Mobile lesson plans for history classes

Mobile lesson plans for history students should adapt to a variety of learning styles. Although teachers are expected to convey information to all students in the class, each student learns differently. Teachers should understand how the students in their classes learn to know which are the best mobile lesson plans to use in the classroom. Understanding the various learning styles helps teachers identify the different types of teaching tools that will help each student master difficult instructional lessons. There are different types of learning styles that teachers should know before researching the best resources for teaching each class of students.

Middle school buildingMobile lesson plans for history teachers should adapt to a variety of learning styles in the classroom.

Mobile lesson plans for history teachers

Education online resources should also include the use of mobile phones to help explain important historical facts, events, people and concepts. Helpful tips on how to incorporate the use of mobile phones and other technology in teacher lesson plans.

Education online resources includes websites history teachers and students can visit for historical information. Teachers can also find helpful advice and tips about making history exciting and engaging for their students.

American President before Roosevelt -- a guide to using mobile phones to make studying history more interesting for United States history students.

The IXL Learning company combines education and technology to help elementary and middle school students improve their knowledge of history and social studies.

How to engage the attention of students with different learning styles

Visual learners need pictures and imagery to understand complicated concepts. Visual learners respond to words that include cues to help them think more about the concepts they are learning in class. Mobile lesson plans for geography teachers should include maps. History teachers should use artistic depictions to illustrate the historical era under discussion. 

Aural learners respond primarily to sound. These students are musicians, singers. band members or engage in other music related interests. Teaching these students subjects other than music is a challenge. Experts recommend encouraging aural responsive students to write down their notes and read them back to themselves aloud. Aural learners can use audio books as an alternative to text editions for required reading. These students can record the lesson and then listen to the replay.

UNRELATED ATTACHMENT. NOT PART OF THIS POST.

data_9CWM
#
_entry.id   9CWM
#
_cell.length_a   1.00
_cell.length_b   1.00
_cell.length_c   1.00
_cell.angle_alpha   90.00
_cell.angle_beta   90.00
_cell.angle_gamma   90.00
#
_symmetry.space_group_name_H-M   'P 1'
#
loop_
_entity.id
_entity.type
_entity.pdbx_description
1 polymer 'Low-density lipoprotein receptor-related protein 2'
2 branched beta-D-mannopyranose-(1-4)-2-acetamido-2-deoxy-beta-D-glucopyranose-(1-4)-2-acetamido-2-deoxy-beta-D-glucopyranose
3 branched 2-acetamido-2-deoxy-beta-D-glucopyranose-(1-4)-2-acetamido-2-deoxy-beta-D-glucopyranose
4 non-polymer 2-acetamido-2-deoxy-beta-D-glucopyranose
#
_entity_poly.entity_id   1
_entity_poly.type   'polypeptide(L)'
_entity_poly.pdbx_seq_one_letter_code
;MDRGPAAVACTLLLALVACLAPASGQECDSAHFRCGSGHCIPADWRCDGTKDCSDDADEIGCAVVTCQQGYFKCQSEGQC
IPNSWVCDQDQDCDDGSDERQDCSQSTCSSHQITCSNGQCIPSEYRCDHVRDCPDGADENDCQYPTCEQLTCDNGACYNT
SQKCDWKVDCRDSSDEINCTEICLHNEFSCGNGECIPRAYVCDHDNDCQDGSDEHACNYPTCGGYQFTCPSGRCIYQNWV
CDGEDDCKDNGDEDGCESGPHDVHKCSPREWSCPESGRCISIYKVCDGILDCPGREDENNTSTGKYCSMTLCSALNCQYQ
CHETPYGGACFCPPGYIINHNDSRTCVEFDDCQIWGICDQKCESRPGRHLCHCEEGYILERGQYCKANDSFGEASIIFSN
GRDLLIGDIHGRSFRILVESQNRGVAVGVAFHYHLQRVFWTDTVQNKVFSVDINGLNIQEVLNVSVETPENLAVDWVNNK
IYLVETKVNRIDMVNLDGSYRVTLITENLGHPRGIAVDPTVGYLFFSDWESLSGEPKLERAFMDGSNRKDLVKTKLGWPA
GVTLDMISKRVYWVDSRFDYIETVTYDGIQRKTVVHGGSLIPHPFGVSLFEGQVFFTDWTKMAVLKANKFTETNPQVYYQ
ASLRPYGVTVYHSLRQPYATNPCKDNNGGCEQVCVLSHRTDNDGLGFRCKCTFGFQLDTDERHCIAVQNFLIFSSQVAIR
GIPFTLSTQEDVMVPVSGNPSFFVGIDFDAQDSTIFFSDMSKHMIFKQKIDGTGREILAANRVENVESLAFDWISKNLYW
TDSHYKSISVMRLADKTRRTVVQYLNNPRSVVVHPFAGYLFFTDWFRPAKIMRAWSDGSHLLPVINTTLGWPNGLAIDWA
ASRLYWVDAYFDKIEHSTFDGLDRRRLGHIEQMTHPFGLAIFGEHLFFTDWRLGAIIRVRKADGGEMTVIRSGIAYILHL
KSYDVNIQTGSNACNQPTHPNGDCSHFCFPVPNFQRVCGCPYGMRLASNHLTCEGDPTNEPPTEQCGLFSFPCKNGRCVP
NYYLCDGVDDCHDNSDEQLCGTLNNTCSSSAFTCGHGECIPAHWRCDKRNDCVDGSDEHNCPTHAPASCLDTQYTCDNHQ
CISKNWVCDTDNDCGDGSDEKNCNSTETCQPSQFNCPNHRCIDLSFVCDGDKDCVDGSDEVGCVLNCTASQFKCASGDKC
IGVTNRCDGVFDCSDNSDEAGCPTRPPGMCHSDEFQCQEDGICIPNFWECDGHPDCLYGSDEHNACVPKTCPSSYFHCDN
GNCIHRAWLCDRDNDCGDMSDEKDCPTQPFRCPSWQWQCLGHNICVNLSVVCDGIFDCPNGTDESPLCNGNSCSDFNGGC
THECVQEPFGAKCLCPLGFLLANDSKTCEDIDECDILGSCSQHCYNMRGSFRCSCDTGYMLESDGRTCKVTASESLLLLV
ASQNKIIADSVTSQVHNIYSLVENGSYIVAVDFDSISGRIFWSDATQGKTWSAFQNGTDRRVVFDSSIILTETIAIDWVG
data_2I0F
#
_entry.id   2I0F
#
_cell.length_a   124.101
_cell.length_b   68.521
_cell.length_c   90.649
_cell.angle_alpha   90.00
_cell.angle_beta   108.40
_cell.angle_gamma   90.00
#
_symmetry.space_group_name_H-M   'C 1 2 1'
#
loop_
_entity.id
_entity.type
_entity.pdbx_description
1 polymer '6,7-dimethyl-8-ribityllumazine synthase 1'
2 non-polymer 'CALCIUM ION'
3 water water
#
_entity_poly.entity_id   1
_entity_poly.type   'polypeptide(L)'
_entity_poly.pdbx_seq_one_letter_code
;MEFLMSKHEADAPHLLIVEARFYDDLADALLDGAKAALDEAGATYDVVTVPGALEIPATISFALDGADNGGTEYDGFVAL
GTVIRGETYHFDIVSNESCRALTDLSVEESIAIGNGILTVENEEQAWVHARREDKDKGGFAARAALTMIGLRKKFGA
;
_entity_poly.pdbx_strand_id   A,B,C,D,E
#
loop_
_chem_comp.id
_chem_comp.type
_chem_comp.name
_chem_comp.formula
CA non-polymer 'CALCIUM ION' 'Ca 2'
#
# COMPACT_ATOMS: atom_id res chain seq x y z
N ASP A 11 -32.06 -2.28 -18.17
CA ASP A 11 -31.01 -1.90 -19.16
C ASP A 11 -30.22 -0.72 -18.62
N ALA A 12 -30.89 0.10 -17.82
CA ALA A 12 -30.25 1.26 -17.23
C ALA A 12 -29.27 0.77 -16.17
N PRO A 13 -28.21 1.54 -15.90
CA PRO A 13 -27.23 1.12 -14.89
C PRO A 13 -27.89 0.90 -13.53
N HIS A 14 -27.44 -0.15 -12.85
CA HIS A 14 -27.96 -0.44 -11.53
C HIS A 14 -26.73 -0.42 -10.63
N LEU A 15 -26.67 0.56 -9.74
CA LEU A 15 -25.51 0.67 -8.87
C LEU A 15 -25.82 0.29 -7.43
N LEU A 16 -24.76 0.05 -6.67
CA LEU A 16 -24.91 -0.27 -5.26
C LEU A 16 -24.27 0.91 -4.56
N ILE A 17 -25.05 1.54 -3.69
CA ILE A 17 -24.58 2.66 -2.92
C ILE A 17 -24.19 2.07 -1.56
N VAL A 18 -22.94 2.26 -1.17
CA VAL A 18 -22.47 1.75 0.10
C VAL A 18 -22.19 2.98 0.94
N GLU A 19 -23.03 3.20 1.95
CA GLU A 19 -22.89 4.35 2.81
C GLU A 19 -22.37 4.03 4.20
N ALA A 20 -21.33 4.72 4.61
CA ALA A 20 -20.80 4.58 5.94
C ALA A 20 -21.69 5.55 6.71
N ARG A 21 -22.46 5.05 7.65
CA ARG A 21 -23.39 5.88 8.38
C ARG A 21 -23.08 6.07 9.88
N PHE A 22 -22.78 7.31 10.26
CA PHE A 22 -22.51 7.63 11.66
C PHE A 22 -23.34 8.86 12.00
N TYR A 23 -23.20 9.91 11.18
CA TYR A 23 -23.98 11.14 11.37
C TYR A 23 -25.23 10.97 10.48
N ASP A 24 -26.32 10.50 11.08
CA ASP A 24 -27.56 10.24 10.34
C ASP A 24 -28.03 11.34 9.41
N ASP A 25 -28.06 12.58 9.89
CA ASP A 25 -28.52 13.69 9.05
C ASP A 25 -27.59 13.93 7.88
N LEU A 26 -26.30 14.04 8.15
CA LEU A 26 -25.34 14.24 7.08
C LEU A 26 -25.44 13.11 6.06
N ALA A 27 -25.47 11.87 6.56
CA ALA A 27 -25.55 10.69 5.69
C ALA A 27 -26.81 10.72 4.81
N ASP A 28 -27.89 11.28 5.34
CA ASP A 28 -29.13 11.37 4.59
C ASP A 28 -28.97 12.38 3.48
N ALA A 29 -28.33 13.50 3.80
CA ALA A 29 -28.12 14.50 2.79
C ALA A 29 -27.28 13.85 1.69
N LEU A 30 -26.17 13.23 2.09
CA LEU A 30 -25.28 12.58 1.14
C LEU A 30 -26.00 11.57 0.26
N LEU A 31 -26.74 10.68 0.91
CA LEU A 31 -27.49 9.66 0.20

For verbal learners, verbal instruction in combination with writing activities inspire students to effectively absorb information. Students with strong verbal learning skills often become journalists, public speakers, teachers or other types of writers. Two ways to integrate verbal learning techniques into the classroom experience are…

  • Attach acronyms or mnemonic devices to lessons. These help students retain information.
  • Create activities that encourage these students to role-play, get dramatic or read aloud to make lessons fun for everyone.

Physical learners use their hands more than usual when they speak. These types of learners respond to words that incite feeling and physical activity. They relate to using motion to understand what they are learning. Educating these learners involves creating activities using mobile lesson plans where they are physically moving. History teachers can also use objects such as puzzles or other small objects to engage these students in the classroom lessons. Another way to reach these learners is to give them pen and paper and have them map out their own thoughts and problem-solving by  hand. The act of writing is a mental and physical exercise.

Logical learners are the ones who are always making lists, getting organized and trying to find the link between one piece of the puzzle and another. These students should be mentally challenged to solve problems. Logical learners are a natural fit for science, mathematics and other logic-based subjects in school. These students process information from different points of view. They pursue career as engineers, math and science teachers or other related occupations.

Social learners are natural group workers who seem to be everywhere in school. These learners will respond to teachers who are inquisitive and ask what they are thinking and feeling about key topics and concepts. These students thrive upon verbal engagement one-on-one and among their peers in classroom discussions. Reading literature out loud,  acting out scenes of plays or having students present topics in class are other ways to engage these social learners through alternative education resource tools.

Solitary learners are more comfortable sorting out problems on their own. This independent self-learning style should be encouraged in healthy ways. Teachers can engage solitary learners by using mobile lesson plans that allow them to tap into activities and lessons that let them study independently. Giving them a place to feel comfortable for at least part of their day, it will be easier for them to come out of their shell in group assignments or during presentations

Other resources for individual learning styles

For more information on individual learning styles, please down load this white paper from Pearson.

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